Date of Award
Doctor of Education (EdD)
Curriculum & Instruction
In their pursuit of a better way of life, immigrants who arrive in this country are faced with many challenges. One important challenge is their need to adapt to a new society that requires them to learn English as a second language (ESL). As adult learners enter ESL programs, they are confronted with a common sense belief that the exclusion of their native language (L1) and the exclusive use of the target language (TL) in their instruction is the best approach to learn English. Whether immigrant students are educated or not in their home countries, they face the double task of learning to speak and understand a new language, while also learning how to read and write in that same language. The purpose of this study, therefore, was to discover if and how a group of L1 educated adult learners used their first language as they learned and developed academic English in a university English language institute. An additional objective of the study was to examine the perceptions this sample group of adult students had towards their L1 as a learning and linguistic resource. Seven Spanish-speaking participants with a high school and/or college level L1 education were selected to take part in this qualitative study. Findings indicated that, in spite of some negative opinions expressed towards their L1, this group of L1 educated students used and relied on their L1 to develop academic English.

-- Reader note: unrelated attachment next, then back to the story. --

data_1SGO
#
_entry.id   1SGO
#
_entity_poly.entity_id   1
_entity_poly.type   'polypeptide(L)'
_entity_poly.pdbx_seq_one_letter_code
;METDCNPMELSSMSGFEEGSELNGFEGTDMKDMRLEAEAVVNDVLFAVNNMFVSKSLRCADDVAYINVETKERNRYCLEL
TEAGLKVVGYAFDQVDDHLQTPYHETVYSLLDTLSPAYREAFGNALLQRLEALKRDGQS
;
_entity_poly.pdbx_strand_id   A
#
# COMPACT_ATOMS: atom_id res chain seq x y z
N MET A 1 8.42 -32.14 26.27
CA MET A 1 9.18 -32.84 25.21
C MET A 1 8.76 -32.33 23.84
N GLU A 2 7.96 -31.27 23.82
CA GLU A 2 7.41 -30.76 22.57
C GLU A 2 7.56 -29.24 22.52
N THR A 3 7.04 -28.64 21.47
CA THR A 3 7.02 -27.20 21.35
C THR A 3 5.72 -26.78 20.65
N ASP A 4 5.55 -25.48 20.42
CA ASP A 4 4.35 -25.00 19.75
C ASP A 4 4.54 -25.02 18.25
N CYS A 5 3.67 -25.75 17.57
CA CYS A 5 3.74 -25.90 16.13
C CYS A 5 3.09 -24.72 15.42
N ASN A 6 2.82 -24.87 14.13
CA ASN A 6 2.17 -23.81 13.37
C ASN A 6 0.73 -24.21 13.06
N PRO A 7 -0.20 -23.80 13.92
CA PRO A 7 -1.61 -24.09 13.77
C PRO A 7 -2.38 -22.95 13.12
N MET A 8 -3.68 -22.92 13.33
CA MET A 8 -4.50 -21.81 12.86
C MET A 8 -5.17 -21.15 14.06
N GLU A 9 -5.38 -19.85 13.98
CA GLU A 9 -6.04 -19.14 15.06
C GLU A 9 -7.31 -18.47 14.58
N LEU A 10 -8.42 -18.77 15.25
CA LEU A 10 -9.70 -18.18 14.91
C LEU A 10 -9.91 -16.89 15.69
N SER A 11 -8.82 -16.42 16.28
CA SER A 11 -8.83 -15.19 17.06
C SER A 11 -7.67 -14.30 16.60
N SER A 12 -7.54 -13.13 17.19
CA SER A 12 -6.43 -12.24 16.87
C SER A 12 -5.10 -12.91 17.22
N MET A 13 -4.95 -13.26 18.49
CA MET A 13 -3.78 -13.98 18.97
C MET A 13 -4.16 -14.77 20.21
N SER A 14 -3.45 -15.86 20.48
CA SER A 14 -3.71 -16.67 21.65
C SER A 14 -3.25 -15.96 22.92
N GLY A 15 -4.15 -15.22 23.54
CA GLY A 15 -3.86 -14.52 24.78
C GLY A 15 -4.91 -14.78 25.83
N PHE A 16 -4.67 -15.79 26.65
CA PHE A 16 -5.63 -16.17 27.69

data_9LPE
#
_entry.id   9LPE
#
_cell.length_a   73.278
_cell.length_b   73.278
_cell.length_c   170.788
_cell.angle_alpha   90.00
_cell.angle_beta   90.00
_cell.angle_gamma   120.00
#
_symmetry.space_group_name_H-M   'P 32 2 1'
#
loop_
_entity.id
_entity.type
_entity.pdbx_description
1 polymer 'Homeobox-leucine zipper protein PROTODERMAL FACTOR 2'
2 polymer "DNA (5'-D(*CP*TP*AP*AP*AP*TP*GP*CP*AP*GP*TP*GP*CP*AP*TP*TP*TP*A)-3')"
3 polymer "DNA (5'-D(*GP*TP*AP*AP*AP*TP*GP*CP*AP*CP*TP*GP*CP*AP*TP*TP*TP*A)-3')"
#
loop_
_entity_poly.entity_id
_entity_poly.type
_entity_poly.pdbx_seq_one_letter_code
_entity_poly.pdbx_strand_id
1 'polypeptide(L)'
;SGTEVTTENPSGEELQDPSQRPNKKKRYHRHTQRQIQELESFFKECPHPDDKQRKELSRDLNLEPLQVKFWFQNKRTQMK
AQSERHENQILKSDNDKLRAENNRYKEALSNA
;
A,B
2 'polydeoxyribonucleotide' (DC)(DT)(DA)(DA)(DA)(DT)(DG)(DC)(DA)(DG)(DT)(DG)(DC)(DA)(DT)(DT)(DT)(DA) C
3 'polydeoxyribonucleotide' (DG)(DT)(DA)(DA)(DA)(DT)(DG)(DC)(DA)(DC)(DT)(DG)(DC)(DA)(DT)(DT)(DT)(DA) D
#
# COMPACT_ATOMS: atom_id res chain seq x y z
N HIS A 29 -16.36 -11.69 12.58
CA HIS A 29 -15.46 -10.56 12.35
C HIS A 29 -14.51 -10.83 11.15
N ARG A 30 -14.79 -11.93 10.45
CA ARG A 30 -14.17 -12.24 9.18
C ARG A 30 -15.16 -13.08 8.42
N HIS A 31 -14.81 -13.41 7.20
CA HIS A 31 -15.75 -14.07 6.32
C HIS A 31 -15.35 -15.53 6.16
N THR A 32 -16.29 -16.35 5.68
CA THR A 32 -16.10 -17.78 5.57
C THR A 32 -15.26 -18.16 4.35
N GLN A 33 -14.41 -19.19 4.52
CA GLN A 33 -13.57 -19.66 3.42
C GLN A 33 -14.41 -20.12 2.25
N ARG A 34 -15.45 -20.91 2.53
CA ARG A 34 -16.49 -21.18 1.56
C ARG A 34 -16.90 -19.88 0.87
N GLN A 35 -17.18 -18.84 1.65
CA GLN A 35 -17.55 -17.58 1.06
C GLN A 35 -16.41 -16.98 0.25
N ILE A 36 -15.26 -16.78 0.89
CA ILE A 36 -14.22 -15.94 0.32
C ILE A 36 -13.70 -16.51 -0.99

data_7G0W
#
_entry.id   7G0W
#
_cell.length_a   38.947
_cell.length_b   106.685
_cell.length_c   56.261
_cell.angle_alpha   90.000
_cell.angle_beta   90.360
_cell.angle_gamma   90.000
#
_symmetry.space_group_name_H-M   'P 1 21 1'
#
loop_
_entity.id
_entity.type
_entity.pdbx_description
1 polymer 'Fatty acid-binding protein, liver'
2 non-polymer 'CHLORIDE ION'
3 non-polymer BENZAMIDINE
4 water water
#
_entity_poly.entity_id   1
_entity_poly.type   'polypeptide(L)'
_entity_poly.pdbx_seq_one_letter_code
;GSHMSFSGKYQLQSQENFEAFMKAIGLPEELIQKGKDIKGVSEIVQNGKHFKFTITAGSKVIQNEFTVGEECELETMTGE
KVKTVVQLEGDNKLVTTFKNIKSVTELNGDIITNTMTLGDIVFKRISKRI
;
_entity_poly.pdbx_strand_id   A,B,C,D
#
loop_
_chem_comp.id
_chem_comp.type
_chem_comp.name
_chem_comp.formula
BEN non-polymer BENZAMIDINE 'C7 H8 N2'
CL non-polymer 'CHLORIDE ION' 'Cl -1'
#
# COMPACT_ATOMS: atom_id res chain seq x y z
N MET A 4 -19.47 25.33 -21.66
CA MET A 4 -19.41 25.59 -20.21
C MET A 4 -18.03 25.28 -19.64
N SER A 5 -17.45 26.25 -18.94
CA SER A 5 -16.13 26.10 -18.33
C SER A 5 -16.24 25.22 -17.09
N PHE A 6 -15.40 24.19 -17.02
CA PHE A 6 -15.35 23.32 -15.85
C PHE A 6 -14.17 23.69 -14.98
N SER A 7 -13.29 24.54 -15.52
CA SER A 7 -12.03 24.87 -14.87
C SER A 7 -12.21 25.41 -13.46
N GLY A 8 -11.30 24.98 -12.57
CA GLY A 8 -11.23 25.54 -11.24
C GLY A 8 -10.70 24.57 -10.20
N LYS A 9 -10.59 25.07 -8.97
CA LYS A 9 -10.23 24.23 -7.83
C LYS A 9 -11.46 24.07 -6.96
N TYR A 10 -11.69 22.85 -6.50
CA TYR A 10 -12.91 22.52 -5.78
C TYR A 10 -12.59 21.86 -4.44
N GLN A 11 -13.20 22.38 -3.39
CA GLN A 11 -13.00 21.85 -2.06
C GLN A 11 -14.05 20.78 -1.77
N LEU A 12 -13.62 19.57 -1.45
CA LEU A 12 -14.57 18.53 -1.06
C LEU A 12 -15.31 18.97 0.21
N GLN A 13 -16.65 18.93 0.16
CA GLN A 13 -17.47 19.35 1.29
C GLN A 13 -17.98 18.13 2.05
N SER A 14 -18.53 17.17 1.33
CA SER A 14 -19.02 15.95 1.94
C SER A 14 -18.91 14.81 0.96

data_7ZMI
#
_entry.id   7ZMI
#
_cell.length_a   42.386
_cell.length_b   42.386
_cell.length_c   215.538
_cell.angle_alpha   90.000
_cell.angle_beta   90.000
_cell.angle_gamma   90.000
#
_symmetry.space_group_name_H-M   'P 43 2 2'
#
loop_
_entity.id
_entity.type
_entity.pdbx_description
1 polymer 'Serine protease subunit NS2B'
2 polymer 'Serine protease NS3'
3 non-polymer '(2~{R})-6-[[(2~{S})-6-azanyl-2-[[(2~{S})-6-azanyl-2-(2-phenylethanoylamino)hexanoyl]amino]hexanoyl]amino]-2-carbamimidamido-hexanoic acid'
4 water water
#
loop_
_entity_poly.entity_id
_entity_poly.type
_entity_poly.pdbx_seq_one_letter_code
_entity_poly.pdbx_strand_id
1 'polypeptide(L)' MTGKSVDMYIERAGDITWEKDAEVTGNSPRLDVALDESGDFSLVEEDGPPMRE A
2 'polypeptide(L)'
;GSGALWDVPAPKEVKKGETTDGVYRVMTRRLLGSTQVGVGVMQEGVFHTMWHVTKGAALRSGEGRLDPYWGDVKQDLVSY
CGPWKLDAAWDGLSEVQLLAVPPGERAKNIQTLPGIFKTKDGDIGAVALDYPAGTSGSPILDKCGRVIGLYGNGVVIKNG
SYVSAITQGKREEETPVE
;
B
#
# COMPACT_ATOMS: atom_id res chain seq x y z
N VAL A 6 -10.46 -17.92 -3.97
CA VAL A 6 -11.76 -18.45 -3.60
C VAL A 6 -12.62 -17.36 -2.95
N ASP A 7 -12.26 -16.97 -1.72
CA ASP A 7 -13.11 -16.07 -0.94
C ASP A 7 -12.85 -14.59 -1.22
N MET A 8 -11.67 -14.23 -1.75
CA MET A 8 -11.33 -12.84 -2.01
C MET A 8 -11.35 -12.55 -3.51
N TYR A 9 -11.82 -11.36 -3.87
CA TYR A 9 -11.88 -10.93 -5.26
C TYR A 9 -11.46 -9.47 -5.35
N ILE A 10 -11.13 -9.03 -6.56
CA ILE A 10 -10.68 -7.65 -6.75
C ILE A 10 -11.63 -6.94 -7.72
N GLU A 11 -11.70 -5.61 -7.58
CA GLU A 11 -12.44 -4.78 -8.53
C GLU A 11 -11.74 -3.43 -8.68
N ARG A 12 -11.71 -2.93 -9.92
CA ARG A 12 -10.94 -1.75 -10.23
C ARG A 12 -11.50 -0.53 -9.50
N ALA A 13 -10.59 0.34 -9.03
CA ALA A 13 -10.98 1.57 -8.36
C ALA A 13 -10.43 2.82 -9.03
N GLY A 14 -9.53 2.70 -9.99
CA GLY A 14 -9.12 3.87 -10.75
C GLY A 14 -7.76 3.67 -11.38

University of Texas Brownsville